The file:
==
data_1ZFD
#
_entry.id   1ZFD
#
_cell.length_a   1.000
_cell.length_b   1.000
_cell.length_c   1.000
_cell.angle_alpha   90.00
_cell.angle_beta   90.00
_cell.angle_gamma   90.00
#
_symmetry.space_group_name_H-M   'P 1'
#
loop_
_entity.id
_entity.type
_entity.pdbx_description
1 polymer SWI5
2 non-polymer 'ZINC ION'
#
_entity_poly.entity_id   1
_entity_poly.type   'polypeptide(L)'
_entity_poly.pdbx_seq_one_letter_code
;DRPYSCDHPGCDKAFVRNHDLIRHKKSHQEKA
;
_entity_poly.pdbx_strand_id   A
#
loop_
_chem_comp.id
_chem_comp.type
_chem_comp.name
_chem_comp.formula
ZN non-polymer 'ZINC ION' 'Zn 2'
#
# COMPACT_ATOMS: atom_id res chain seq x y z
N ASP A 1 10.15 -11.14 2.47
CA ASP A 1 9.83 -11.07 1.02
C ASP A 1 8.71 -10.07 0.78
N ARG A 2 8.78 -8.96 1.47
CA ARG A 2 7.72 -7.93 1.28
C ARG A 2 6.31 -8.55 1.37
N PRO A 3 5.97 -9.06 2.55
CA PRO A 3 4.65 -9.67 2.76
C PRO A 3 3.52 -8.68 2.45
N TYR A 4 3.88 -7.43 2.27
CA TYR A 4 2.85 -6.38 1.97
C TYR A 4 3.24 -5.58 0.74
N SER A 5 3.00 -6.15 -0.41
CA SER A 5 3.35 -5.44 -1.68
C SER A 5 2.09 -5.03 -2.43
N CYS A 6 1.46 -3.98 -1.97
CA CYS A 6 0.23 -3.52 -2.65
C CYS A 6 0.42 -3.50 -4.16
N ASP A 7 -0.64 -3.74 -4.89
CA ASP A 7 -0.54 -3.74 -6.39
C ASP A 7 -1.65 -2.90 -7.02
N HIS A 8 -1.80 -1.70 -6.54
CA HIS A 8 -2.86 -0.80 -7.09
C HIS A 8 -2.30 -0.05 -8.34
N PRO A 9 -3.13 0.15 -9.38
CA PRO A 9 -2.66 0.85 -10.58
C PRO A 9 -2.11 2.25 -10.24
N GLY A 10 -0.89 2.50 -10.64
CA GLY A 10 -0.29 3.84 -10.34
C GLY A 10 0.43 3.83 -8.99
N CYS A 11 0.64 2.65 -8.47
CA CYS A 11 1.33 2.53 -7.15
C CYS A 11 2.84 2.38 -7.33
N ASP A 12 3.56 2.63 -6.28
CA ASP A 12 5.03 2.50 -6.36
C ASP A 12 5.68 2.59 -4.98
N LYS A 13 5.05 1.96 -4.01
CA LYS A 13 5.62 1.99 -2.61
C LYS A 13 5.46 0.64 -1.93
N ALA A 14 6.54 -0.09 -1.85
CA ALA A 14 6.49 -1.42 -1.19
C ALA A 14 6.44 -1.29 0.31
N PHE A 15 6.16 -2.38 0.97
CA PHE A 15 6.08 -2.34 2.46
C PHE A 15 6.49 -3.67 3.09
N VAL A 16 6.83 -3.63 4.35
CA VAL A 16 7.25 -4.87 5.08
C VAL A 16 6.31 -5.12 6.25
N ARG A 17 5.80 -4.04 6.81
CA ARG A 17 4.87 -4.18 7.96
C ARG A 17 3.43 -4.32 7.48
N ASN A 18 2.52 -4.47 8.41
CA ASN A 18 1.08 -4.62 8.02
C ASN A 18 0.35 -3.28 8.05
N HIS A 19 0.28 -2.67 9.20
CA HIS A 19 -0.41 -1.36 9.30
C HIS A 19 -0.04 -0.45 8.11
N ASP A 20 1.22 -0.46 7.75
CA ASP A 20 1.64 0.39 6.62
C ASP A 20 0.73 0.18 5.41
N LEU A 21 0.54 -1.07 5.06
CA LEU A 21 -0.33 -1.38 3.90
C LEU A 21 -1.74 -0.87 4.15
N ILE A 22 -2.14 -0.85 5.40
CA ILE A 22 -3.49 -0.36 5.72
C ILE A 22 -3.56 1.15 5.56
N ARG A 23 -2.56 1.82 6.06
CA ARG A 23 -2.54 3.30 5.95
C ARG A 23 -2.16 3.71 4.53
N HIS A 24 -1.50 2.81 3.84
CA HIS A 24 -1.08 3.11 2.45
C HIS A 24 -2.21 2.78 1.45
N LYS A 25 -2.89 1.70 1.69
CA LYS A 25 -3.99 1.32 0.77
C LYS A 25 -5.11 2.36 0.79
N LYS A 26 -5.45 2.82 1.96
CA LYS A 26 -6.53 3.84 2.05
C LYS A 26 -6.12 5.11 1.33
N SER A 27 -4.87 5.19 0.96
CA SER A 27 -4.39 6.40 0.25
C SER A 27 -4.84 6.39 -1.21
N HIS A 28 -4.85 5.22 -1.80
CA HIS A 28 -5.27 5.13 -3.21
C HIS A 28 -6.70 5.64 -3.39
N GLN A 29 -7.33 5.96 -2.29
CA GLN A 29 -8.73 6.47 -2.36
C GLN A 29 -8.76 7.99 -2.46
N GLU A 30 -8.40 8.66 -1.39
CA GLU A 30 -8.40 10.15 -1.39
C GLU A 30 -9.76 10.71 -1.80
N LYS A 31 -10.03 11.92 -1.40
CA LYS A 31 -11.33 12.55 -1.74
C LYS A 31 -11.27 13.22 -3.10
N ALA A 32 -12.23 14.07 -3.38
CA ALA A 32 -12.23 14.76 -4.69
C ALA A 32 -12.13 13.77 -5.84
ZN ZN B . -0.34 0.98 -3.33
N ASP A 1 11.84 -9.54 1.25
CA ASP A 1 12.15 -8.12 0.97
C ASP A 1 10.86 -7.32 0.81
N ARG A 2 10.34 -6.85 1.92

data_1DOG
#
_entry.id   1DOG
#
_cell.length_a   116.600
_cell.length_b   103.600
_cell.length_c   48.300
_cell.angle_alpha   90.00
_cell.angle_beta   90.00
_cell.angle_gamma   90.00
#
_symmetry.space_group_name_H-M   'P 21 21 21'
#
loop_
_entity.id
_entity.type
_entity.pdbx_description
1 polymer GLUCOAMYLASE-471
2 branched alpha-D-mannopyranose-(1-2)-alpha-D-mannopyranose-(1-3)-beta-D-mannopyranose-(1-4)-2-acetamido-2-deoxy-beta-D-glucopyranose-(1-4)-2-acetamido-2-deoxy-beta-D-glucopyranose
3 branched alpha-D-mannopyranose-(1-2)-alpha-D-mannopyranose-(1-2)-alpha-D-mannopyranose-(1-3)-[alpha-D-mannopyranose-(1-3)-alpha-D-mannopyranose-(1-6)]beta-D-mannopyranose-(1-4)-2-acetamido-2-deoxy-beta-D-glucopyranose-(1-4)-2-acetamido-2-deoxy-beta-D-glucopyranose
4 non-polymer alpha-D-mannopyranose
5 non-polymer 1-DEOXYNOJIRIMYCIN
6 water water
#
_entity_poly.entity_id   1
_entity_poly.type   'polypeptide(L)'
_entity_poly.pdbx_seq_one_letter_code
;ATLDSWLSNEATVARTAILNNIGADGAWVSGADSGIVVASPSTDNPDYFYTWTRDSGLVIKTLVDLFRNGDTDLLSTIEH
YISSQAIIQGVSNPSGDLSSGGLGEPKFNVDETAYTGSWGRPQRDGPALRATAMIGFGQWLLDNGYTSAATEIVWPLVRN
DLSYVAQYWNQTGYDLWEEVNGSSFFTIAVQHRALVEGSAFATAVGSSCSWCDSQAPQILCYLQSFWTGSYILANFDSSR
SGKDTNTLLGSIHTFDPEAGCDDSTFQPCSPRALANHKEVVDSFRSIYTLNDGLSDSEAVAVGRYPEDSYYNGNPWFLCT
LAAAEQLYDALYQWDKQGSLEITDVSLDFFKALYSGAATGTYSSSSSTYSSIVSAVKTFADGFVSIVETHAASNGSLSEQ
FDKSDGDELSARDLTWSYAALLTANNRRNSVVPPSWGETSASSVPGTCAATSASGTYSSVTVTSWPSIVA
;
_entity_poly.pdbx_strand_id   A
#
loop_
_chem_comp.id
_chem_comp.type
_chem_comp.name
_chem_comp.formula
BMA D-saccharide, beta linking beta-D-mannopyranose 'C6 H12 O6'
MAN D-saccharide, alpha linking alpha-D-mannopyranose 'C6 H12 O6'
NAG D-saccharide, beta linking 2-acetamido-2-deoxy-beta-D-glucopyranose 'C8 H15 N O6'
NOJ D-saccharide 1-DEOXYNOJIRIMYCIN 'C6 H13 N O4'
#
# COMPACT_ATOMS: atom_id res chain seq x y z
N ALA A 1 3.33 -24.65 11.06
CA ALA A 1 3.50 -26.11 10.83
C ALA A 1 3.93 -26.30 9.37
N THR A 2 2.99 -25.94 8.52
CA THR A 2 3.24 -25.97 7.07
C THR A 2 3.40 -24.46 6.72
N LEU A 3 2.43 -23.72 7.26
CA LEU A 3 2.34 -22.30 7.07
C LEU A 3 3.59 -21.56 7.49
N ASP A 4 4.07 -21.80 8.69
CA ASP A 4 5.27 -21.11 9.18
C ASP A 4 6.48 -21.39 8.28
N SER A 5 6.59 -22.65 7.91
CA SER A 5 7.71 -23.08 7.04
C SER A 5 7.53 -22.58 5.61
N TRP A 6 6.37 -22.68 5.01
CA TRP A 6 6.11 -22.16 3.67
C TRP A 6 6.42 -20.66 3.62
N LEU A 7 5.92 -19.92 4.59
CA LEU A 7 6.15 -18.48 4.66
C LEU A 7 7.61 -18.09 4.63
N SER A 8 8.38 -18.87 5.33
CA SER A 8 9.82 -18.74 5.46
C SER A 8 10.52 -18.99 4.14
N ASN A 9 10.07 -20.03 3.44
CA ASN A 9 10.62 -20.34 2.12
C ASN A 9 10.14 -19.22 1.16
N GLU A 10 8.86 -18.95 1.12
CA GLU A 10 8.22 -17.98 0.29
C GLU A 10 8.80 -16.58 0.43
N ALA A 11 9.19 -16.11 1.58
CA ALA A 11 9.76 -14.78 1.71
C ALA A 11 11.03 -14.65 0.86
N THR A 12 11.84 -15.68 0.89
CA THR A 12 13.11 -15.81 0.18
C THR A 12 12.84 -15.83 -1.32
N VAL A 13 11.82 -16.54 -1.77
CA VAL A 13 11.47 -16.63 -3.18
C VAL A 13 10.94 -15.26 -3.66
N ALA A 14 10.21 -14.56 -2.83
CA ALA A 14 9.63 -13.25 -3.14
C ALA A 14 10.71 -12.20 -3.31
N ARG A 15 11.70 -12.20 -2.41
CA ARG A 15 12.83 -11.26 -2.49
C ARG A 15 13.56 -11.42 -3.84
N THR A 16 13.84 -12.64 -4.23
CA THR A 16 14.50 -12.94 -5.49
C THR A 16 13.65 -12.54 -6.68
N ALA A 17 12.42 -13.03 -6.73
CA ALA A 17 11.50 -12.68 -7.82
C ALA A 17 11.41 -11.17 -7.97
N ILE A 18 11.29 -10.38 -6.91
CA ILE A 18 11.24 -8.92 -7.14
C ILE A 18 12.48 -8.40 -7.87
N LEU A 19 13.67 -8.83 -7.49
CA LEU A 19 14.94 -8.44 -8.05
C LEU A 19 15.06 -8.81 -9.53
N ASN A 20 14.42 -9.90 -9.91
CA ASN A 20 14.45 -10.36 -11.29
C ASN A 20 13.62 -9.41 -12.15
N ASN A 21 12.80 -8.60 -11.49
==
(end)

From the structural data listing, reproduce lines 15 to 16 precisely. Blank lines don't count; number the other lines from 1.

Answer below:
_entity.id
_entity.type